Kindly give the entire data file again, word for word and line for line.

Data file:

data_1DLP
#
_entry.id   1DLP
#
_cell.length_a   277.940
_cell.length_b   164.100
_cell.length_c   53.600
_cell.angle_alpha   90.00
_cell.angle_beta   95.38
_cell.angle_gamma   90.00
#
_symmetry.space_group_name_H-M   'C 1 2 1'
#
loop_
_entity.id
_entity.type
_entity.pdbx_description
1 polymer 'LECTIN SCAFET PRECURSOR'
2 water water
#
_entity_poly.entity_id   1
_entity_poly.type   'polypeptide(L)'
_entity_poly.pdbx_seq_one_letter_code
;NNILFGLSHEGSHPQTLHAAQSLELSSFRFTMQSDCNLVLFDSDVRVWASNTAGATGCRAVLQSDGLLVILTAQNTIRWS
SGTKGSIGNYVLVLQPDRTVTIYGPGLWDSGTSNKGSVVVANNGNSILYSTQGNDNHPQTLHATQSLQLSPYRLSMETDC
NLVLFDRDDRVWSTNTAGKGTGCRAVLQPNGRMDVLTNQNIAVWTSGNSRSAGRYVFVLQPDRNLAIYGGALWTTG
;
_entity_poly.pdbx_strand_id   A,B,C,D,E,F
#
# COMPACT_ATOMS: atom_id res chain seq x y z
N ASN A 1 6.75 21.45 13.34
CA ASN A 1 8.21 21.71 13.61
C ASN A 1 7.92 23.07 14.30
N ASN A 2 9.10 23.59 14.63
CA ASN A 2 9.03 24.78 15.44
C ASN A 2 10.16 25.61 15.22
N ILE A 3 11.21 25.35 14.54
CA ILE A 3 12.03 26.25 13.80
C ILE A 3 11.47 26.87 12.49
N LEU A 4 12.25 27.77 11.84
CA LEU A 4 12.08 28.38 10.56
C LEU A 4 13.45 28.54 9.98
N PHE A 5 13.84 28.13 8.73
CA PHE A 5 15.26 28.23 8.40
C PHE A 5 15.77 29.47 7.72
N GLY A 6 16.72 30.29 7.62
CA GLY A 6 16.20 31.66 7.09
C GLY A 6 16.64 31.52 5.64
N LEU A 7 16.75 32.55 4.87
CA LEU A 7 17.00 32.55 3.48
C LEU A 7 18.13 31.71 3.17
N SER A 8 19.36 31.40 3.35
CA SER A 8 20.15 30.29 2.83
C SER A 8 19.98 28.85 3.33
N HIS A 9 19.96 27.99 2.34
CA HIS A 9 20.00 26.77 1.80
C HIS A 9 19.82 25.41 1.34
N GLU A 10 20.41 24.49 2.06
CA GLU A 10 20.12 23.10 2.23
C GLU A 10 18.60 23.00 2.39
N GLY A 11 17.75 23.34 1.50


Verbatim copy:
data_1DLP
#
_entry.id   1DLP
#
_cell.length_a   277.940
_cell.length_b   164.100
_cell.length_c   53.600
_cell.angle_alpha   90.00
_cell.angle_beta   95.38
_cell.angle_gamma   90.00
#
_symmetry.space_group_name_H-M   'C 1 2 1'
#
loop_
_entity.id
_entity.type
_entity.pdbx_description
1 polymer 'LECTIN SCAFET PRECURSOR'
2 water water
#
_entity_poly.entity_id   1
_entity_poly.type   'polypeptide(L)'
_entity_poly.pdbx_seq_one_letter_code
;NNILFGLSHEGSHPQTLHAAQSLELSSFRFTMQSDCNLVLFDSDVRVWASNTAGATGCRAVLQSDGLLVILTAQNTIRWS
SGTKGSIGNYVLVLQPDRTVTIYGPGLWDSGTSNKGSVVVANNGNSILYSTQGNDNHPQTLHATQSLQLSPYRLSMETDC
NLVLFDRDDRVWSTNTAGKGTGCRAVLQPNGRMDVLTNQNIAVWTSGNSRSAGRYVFVLQPDRNLAIYGGALWTTG
;
_entity_poly.pdbx_strand_id   A,B,C,D,E,F
#
# COMPACT_ATOMS: atom_id res chain seq x y z
N ASN A 1 6.75 21.45 13.34
CA ASN A 1 8.21 21.71 13.61
C ASN A 1 7.92 23.07 14.30
N ASN A 2 9.10 23.59 14.63
CA ASN A 2 9.03 24.78 15.44
C ASN A 2 10.16 25.61 15.22
N ILE A 3 11.21 25.35 14.54
CA ILE A 3 12.03 26.25 13.80
C ILE A 3 11.47 26.87 12.49
N LEU A 4 12.25 27.77 11.84
CA LEU A 4 12.08 28.38 10.56
C LEU A 4 13.45 28.54 9.98
N PHE A 5 13.84 28.13 8.73
CA PHE A 5 15.26 28.23 8.40
C PHE A 5 15.77 29.47 7.72
N GLY A 6 16.72 30.29 7.62
CA GLY A 6 16.20 31.66 7.09
C GLY A 6 16.64 31.52 5.64
N LEU A 7 16.75 32.55 4.87
CA LEU A 7 17.00 32.55 3.48
C LEU A 7 18.13 31.71 3.17
N SER A 8 19.36 31.40 3.35
CA SER A 8 20.15 30.29 2.83
C SER A 8 19.98 28.85 3.33
N HIS A 9 19.96 27.99 2.34
CA HIS A 9 20.00 26.77 1.80
C HIS A 9 19.82 25.41 1.34
N GLU A 10 20.41 24.49 2.06
CA GLU A 10 20.12 23.10 2.23
C GLU A 10 18.60 23.00 2.39
N GLY A 11 17.75 23.34 1.50